For the turkey:
For the stuffing:
For the gravy:
You will need a medium-large roasting tray and a large saucepan or casserole dish with a lid.
Prep time: 30 minutes
Cooking time: 2 hours 50 minutes
Total time: 3 hours 20 minutes plus resting time
Preheat the oven to 180/350/gas 4.
Place the celery and shallots in a pan with a teaspoon of butter over a low heat. Sautee slowly until the vegetables are soft and translucent, and they are beginning to take on a little colour.
Take off the heat and leave to cool.
Next start making the giblet stock if you haven’t made it in advance. The giblets are usually found in the middle of the bird. Take them out of the packaging.
Place the chopped vegetables, peppercorns, bay leaves and turkey neck in a casserole dish with a tablespoon of rapeseed oil. heat over a high heat until the neck and vegetable start to turn brown.
Add the wine and let it boil over a high heat until it has almost evaporated.
Add the heart and gizzards, and cover with 10cm of water.
Bring to a simmer, pop on the lid and continue to gently simmer for 3 hours or until the turkey is cooking.
While the stock is cooking, finish off preparing the stuffing. Mix in the sausage meat, oats, herbs and mixed spice. Season well with Maldon sea salt and freshly ground black pepper.
Use 3/4 of the stuffing to stuff in to the main cavity where the legs are. You will need to leave a hand space on top so that the air can circulate and cook the bird on the inside.
Use the final 1/4 of the stuffing to stuff the neck. Lift up the skin to find the smaller cavity to fill, (the one that looks like a luggage compartment) and again ill this leaving enough space for air to circulate.
Tuck the skin back under the bird. Using a party brush or your hands, smear a thick layer of melted butter all over the bird.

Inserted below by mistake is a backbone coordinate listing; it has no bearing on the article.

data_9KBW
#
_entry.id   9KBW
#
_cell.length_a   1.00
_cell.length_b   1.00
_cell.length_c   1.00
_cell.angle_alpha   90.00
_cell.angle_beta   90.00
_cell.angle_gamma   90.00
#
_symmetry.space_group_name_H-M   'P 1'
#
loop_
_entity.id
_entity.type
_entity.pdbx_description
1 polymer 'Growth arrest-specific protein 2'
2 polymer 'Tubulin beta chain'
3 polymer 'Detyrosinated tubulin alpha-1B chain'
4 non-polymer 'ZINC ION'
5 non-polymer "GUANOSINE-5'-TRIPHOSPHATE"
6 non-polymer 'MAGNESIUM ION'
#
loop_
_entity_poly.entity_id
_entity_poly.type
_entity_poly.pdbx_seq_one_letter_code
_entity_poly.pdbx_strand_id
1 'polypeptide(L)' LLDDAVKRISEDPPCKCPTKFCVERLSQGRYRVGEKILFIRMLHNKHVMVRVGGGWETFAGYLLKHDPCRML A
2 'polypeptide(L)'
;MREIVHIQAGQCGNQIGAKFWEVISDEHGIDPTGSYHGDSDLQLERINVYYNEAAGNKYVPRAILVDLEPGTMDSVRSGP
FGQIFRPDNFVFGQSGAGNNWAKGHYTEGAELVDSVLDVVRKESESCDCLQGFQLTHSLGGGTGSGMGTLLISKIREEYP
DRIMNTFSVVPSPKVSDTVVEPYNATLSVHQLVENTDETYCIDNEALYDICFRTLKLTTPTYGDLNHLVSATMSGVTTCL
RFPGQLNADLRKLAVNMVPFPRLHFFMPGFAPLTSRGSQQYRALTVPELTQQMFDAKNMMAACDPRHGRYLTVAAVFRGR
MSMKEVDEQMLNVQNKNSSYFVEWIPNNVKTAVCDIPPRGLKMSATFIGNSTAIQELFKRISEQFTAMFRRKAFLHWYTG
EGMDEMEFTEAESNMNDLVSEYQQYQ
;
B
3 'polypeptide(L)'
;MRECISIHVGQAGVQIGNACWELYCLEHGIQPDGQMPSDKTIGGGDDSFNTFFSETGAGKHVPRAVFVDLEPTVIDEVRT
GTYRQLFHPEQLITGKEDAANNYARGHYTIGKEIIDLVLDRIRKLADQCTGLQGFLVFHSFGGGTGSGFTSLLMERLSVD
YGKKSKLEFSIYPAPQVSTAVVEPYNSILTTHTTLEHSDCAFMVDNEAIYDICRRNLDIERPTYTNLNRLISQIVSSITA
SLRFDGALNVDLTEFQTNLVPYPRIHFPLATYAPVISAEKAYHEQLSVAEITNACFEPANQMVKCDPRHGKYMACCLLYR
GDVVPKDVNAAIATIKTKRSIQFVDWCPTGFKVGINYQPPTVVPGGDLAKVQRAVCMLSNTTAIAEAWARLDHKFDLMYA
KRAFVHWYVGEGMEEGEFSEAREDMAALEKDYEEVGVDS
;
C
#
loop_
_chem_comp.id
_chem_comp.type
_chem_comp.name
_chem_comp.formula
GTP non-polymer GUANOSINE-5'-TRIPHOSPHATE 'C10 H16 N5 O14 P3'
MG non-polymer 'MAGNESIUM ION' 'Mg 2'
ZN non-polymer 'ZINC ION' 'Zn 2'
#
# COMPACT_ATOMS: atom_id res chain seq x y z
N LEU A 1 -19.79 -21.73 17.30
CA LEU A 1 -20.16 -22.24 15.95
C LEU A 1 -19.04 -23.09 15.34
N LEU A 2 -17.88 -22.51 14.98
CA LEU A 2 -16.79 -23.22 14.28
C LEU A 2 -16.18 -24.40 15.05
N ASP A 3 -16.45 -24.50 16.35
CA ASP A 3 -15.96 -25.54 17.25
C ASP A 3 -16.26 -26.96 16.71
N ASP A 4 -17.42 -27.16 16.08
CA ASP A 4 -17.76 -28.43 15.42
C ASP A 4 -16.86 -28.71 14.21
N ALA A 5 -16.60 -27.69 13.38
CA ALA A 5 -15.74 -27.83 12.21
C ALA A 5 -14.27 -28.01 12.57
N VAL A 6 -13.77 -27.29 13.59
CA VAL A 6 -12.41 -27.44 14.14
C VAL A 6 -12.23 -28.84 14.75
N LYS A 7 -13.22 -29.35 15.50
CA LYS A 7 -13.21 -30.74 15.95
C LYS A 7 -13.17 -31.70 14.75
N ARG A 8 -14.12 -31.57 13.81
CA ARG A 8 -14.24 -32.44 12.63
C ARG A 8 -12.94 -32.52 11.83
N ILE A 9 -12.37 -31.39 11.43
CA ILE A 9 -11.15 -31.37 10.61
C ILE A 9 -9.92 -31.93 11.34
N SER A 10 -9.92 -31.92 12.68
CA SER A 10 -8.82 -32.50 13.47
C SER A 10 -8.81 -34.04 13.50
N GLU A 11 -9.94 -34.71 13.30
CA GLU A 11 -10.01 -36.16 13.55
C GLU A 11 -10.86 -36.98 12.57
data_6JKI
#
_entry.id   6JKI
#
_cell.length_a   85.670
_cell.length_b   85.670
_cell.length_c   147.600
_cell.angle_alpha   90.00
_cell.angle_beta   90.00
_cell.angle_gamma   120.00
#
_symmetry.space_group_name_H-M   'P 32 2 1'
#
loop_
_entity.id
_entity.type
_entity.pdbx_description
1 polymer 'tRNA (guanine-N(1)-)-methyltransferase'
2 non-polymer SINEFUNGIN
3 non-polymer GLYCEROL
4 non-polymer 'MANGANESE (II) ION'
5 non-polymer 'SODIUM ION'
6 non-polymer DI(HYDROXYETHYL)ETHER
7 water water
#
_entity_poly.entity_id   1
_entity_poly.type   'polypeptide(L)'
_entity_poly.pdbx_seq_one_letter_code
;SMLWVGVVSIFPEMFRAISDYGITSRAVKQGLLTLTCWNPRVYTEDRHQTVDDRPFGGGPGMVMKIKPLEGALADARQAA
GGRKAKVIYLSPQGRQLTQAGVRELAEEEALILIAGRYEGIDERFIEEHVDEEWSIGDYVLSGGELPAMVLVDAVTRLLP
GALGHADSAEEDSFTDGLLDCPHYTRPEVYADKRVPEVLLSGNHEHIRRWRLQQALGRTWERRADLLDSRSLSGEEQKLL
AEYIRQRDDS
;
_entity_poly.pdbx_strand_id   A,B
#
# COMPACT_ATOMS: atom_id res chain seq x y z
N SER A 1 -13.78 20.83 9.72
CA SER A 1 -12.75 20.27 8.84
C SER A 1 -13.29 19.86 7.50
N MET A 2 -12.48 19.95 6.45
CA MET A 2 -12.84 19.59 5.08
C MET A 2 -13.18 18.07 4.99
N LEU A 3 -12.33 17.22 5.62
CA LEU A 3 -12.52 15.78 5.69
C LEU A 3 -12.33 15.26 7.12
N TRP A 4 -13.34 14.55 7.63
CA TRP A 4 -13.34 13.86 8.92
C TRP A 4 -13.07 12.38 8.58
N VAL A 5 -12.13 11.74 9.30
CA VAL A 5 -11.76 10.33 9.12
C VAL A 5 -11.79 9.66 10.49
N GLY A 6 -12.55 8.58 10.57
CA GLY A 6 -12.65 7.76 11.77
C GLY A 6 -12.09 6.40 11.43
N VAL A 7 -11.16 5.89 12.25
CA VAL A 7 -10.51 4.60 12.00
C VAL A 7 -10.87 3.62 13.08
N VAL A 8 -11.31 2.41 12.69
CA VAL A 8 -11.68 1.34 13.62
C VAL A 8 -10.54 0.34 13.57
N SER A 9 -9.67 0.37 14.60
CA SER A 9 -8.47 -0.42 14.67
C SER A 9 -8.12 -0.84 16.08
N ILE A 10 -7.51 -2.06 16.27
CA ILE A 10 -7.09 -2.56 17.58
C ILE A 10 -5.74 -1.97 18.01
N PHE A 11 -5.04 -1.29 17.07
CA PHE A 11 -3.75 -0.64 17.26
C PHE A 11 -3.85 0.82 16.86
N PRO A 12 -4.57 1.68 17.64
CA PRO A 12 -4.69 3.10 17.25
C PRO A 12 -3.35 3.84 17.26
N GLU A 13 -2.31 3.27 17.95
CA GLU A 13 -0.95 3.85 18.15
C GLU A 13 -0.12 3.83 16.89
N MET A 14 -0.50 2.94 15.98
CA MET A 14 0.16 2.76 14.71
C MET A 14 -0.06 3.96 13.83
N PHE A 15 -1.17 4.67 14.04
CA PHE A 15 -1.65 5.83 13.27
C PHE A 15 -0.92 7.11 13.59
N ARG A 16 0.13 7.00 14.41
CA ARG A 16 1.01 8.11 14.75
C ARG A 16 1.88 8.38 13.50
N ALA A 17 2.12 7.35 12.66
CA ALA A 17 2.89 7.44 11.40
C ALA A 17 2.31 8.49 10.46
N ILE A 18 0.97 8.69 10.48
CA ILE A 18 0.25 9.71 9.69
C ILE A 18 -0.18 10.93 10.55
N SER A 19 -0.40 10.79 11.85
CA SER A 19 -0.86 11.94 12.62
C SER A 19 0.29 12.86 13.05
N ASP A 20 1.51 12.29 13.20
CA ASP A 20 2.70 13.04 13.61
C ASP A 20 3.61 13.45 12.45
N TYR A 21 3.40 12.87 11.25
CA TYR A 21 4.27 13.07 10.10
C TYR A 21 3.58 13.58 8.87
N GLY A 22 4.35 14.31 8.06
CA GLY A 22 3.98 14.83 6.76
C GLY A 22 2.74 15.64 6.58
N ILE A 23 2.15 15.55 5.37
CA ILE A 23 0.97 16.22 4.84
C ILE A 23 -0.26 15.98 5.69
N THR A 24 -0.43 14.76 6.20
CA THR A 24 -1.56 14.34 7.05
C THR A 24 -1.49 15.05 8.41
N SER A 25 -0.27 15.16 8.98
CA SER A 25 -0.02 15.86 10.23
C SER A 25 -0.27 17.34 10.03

Season the skin well with freshly ground black pepper and Maldon sea salt.
Cook as per NHS guidelines below:
Leave the bird uncovered for the first hour. Then baste well using a spoon (this means getting the juices and pouring them back over the bird to keep it moist.
After 1 hour, cover well with tin foil (allowing air to circulate) and continue to cook. You can tell if the bird is cooked by inserting a sharp knife into the thigh and checking that the juices run clear.
You can also make an incision between the hip and the leg to check that there is no pink flesh.
Once you are happy that it is cooked, leave to rest covered in tin foil on the side whilst you finish the gravy.
Take the turkey out of the pan. Pour on some lovely turkey stock and sracpe the bottom of the pan well with a wooden spoon. Pour into a saucepan and bring to the boil.
To thicken the gravy, mix 1 teaspoon of cornflour with 1 teaspoon of cold water and create a watery paste. Add the paste to boiling gravy stock and bring back to the boil to thicken for 2 minutes.
Serve and enjoy!
My 2 top tips for managing Christmas… 1. Do as much as you can in advance. 2. Think about realistic amounts of food that people can eat. Don’t buy a turkey that is too big for your oven. Don’t have endless vegetables, potatoes and parsnips if you don’t think they are all necessary. Don’t make bread sauce if half the party is gluten-free. Don’t make a Christmas pudding or Christmas cake if no one likes them. Your mental health and stress levels are more important than keeping up with traditions. Create new traditions that serve you well instead of old traditions that drain you.”